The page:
NewsThe journey of the ball kicks off
Last week Spirit of Football and Cool Down, the Sport for Climate Action Network, kicked off The Ball on its epic journey towards the 2023 Women’s World...
Cool Down is a network including many members of our Alliance, working to help sports lead the way on rapid transition. We believe that sport and the climate emergency are inseparable.
If your organisation would like to join the Cool Down network please register your interest in the form below and we will be in touch.
We’ve teamed up with lots of people such as the BBC to raise the challenges facing international sport in things like elite football competitions. And there are lots of stories of evidence based hope on this site including how one small football club is leading the way on a sporting transition.
⬆The Cool Down network and Spirit of Football organised a fairplay football tournament at COP26 in Glasgow to bring people together to talk about climate change.⬆
A new report from Badvertising and New Weather Sweden identifies a minimum of 107 high carbon sponsorship deals within winter sports, despite its increasing vulnerability to climate change and rising global temperatures.Download the report
A new briefing from Badvertising sets out the main issues with relying on offsetting to achieve emissions reductions and other sustainability goals.Find out more
We need a sporting hope in the face of the climate emergency. Upheaval in the climate is already taking its toll on global sport. Crises face every activity from winter and water sports to grass pitches, stadiums and hard courts. Climate breakdown means heatwaves and heat strokes for players and public alike, extreme weather that floods stadiums and grassroots playing fields; sea level rises that will inundate football grounds and sweep away golf links.
In 2019, the Rugby World Cup was disrupted by unprecedented pacific typhoons; in early 2020, the Australian Tennis Open was disrupted by the smoke blowing in from the country’s devastating bush fires. Even before the pandemic changed the date, the Tokyo 2020 Olympics were forced to move long distance running events north of the capital as the city’s sweltering summer weather now makes them impossible to run.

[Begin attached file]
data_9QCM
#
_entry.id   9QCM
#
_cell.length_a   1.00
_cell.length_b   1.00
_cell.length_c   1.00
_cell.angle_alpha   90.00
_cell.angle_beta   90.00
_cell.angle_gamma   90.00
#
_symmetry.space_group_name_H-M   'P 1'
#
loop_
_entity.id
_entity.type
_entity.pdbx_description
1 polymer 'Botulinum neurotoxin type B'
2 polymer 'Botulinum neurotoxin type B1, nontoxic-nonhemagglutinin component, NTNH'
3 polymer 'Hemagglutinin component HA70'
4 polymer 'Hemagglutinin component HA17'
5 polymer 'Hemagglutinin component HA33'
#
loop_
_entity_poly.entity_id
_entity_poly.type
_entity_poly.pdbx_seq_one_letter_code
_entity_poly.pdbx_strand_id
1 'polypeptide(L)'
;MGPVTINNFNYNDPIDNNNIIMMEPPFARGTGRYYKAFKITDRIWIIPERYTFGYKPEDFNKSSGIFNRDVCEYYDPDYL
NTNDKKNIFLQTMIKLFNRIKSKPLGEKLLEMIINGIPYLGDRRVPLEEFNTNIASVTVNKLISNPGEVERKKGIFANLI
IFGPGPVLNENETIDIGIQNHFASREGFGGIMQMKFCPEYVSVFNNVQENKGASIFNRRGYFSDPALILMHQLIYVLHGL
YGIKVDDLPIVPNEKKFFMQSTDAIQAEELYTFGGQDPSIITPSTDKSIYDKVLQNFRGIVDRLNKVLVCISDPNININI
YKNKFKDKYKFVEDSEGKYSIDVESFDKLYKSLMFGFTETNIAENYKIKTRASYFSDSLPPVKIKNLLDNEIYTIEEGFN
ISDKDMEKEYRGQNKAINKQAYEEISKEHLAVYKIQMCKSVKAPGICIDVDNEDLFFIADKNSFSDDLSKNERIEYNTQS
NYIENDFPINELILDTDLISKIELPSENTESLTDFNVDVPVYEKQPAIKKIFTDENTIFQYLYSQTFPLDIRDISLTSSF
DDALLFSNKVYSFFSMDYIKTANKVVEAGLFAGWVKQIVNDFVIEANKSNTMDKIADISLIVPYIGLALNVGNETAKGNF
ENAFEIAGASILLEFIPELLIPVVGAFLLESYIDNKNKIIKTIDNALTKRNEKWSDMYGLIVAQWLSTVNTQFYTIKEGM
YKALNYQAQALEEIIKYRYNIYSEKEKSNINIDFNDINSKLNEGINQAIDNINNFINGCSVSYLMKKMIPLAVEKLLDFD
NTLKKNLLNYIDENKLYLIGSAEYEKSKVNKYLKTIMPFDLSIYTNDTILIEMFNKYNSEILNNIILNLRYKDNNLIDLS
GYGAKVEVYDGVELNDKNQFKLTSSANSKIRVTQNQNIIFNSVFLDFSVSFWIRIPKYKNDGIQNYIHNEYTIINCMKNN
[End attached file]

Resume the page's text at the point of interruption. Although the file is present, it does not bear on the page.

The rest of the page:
Global sport’s carbon emissions at the higher end of estimates are as large as Spain or coal-burning Poland. And the Australian Tennis Open of 2021, just a year after being disrupted by smoke from firestorms, was sponsored by at least three major polluters. Some action and innovation is under way, but nowhere does it match the scale and speed demanded by climate science.
Football and the climate emergency – RMC Sport video by London correspondent Johan Honnet
Sports’ environmental governance needs overhauling and sport itself needs reimagining by 2030 to fit into a zero carbon global economy. It is no longer tenable, for example, for sport through sponsorship to be a billboard for major polluters. Like every other industry and cultural sector, global sport was brought to a shuddering halt by the coronavirus pandemic – but it has an opportunity now to build back better, for the benefit of both athletes and supporters.
Every four years, The Ball kicks off from its “Mount Olympus”, Battersea Park in London, where the very first game of modern rules football took place in 1864. The Ball celebrates this moment because it gave rise to a common set of rules which enable the whole world to play together. The Ball’s destination is the Opening Ceremony of the FIFA World Cup.The Ball is a symbol of tradition, fair play and respect and a celebration of football’s capacity to bring people together all over the world and unite around equality and climate action.Follow the journey of the Ball
Sport provides some of society’s most influential role models. If it changes others will follow. If its players speak out and say they believe that clean air and a stable climate matter, millions more will see the possibilities for change. It will not only send a message of hope for the wider world, but it will help to guarantee a planet that is safe for sport. We are already deep into extra time. According to the IPCC, if we are to mitigate the worst aspects of climate change then we need to cut the great majority of carbon reductions in the next decade. Sport can help us win – offering vital and visionary climate action leadership.
As part of a broad and growing global alliance we will learn and share ways for sport to act on the climate emergency. Everyone has something to offer, and we all have a role to play. The voices of those most vulnerable to the climate emergency and who are least responsible for the problem find it hardest to be heard and we will work to amplify them. We recognise that the time for action is now.